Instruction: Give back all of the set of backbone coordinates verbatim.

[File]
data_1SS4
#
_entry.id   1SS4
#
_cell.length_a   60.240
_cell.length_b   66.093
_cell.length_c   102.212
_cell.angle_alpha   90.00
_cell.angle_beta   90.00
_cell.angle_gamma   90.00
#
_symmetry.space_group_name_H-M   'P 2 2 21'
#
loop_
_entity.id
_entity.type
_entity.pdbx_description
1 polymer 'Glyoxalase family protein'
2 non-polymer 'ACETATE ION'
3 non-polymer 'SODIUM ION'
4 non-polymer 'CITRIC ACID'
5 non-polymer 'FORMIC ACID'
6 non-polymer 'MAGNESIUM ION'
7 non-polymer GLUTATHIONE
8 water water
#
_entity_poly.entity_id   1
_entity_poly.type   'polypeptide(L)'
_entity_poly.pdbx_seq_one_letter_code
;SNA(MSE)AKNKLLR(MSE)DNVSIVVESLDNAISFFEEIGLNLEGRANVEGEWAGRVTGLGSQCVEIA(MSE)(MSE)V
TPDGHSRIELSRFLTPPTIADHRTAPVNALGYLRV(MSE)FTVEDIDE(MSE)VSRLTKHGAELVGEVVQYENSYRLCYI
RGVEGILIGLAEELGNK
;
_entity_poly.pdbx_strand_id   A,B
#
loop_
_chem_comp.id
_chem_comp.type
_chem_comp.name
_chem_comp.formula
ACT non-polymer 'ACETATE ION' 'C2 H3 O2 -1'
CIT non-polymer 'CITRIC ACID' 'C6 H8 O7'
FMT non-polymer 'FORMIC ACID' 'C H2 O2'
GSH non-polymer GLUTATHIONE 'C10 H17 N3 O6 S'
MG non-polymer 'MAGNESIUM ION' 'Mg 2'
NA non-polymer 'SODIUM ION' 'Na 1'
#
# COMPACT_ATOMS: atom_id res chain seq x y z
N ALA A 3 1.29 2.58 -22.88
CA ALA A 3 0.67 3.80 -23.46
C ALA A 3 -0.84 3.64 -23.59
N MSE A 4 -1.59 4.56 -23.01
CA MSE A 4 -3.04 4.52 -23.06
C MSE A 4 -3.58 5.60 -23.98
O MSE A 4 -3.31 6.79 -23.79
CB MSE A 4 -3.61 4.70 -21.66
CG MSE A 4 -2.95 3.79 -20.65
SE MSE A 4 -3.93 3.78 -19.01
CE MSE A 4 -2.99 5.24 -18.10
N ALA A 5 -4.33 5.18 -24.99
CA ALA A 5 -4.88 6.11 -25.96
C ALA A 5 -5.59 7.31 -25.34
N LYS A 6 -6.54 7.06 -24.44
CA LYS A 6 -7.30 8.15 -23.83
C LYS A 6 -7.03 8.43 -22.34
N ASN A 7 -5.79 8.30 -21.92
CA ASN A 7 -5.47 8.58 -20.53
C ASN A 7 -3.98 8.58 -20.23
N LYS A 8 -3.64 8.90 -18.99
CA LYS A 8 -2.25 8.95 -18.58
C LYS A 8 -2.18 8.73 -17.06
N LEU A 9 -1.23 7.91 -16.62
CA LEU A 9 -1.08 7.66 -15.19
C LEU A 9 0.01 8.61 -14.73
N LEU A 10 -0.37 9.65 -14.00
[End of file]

data_1SS4
#
_entry.id   1SS4
#
_cell.length_a   60.240
_cell.length_b   66.093
_cell.length_c   102.212
_cell.angle_alpha   90.00
_cell.angle_beta   90.00
_cell.angle_gamma   90.00
#
_symmetry.space_group_name_H-M   'P 2 2 21'
#
loop_
_entity.id
_entity.type
_entity.pdbx_description
1 polymer 'Glyoxalase family protein'
2 non-polymer 'ACETATE ION'
3 non-polymer 'SODIUM ION'
4 non-polymer 'CITRIC ACID'
5 non-polymer 'FORMIC ACID'
6 non-polymer 'MAGNESIUM ION'
7 non-polymer GLUTATHIONE
8 water water
#
_entity_poly.entity_id   1
_entity_poly.type   'polypeptide(L)'
_entity_poly.pdbx_seq_one_letter_code
;SNA(MSE)AKNKLLR(MSE)DNVSIVVESLDNAISFFEEIGLNLEGRANVEGEWAGRVTGLGSQCVEIA(MSE)(MSE)V
TPDGHSRIELSRFLTPPTIADHRTAPVNALGYLRV(MSE)FTVEDIDE(MSE)VSRLTKHGAELVGEVVQYENSYRLCYI
RGVEGILIGLAEELGNK
;
_entity_poly.pdbx_strand_id   A,B
#
loop_
_chem_comp.id
_chem_comp.type
_chem_comp.name
_chem_comp.formula
ACT non-polymer 'ACETATE ION' 'C2 H3 O2 -1'
CIT non-polymer 'CITRIC ACID' 'C6 H8 O7'
FMT non-polymer 'FORMIC ACID' 'C H2 O2'
GSH non-polymer GLUTATHIONE 'C10 H17 N3 O6 S'
MG non-polymer 'MAGNESIUM ION' 'Mg 2'
NA non-polymer 'SODIUM ION' 'Na 1'
#
# COMPACT_ATOMS: atom_id res chain seq x y z
N ALA A 3 1.29 2.58 -22.88
CA ALA A 3 0.67 3.80 -23.46
C ALA A 3 -0.84 3.64 -23.59
N MSE A 4 -1.59 4.56 -23.01
CA MSE A 4 -3.04 4.52 -23.06
C MSE A 4 -3.58 5.60 -23.98
O MSE A 4 -3.31 6.79 -23.79
CB MSE A 4 -3.61 4.70 -21.66
CG MSE A 4 -2.95 3.79 -20.65
SE MSE A 4 -3.93 3.78 -19.01
CE MSE A 4 -2.99 5.24 -18.10
N ALA A 5 -4.33 5.18 -24.99
CA ALA A 5 -4.88 6.11 -25.96
C ALA A 5 -5.59 7.31 -25.34
N LYS A 6 -6.54 7.06 -24.44
CA LYS A 6 -7.30 8.15 -23.83
C LYS A 6 -7.03 8.43 -22.34
N ASN A 7 -5.79 8.30 -21.92
CA ASN A 7 -5.47 8.58 -20.53
C ASN A 7 -3.98 8.58 -20.23
N LYS A 8 -3.64 8.90 -18.99
CA LYS A 8 -2.25 8.95 -18.58
C LYS A 8 -2.18 8.73 -17.06
N LEU A 9 -1.23 7.91 -16.62
CA LEU A 9 -1.08 7.66 -15.19
C LEU A 9 0.01 8.61 -14.73
N LEU A 10 -0.37 9.65 -14.00